8″x10″ oil on canvas • SOLD
by Cheryl Peddie
Am I an oddball? I’ve read a lot about other artists’ motivations lately. Comments about how their art depicts what’s in their heart and soul. Or, that a particular piece explores their beliefs about some particular issue. I notice stories like these because the story of my own motivation often seems to be missing. It’s not like I lost it. To lose something, you have to have owned it in the first place. Or at least, knew what the heck it looked like.
When I ask myself was in my heart when I painted this piece? Or what message I was trying to get across by painting the prairie in this way? Couldn’t tell you. Most of the time, I just go on auto-pilot when I’m painting. I’m not thinking ‘well if I put this stroke that way, it conveys this big idea I have or feel’.
When I’m painting, I just like that my brain chatter, worries and my TTD list shuts off. Things around me just still and my mind slips into peacefulness. I like the motion of reaching for paint, mixing it, laying it down on the canvas. The dance of stepping back to consider what’s there, what isn’t, what needs to still happen; and then moving back to make it happen.
But as to what I’m trying to represent of myself, of my subject matter? Most of the time, your guess is as good as mine. Now I realize, this is likely not what customers want to hear. I think that some folks want to hear about the inside story of a painting – the artists’ vision. Or some philosophical ‘why’ of a particular piece. But for most of my work, I just can’t articulate what my ‘why’ is. So I know I’m sticking myself out on a limb here.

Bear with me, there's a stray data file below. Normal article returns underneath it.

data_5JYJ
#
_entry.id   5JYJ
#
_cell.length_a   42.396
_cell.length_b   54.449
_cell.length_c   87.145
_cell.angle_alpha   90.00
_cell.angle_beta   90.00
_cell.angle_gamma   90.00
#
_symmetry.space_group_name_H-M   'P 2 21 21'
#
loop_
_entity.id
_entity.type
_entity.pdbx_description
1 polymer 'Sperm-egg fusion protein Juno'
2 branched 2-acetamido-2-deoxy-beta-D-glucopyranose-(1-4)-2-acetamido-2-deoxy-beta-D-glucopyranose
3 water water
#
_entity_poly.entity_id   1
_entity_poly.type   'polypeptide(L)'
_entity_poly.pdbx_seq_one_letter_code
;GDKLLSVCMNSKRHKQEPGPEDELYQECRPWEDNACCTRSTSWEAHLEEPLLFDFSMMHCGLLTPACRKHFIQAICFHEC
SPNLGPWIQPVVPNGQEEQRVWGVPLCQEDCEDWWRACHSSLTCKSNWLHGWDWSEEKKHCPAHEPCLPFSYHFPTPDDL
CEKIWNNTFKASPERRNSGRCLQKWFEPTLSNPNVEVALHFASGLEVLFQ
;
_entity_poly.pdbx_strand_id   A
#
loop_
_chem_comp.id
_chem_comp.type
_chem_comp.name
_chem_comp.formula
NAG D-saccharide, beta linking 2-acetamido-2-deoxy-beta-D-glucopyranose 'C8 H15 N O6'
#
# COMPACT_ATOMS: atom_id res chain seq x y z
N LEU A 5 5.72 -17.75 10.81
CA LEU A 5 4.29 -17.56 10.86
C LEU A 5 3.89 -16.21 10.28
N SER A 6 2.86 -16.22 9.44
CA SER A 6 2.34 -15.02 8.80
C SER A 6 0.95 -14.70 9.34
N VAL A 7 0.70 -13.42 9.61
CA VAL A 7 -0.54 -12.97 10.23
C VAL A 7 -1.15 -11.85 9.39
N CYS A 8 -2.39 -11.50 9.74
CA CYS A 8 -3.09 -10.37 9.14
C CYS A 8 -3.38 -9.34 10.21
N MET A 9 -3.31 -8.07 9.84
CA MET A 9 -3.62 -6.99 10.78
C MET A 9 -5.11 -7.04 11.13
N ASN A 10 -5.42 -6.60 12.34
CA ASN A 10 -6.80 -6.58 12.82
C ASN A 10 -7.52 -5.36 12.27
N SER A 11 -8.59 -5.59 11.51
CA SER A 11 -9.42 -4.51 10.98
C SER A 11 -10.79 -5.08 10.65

What I do know is how I’ve heard my art being spoken of. I’ve heard folks comment on how a lot of my images have a short depth of field; about how some of my brush work is admired because it’s ‘unexpected’. About how clean my color is and of how it makes people feel happy to view.
So that makes me wonder: can you really always decide what part of your ‘insides’ will come ‘outside’ to live on your own canvas? So, yes, ones art can depict what’s in their heart and soul. But I think that although you can want this or that emotion, belief, viewpoint, or message to express itself, maybe it can’t be orchestrated or composed in such a predictable way.
Maybe it’s more of an unpredictable revealing of what’s in our hearts and souls. In an exquisitely vulnerable way, our paintings are an opening of ourselves. We do not know in advance what aspect of ourselves is going to be revealed. It is this that makes each piece of art so rare and beautiful. Each painting reveals a moment in time in the artists’ life and being, that is like no other.
Thanks for reading. All my best, Cheryl.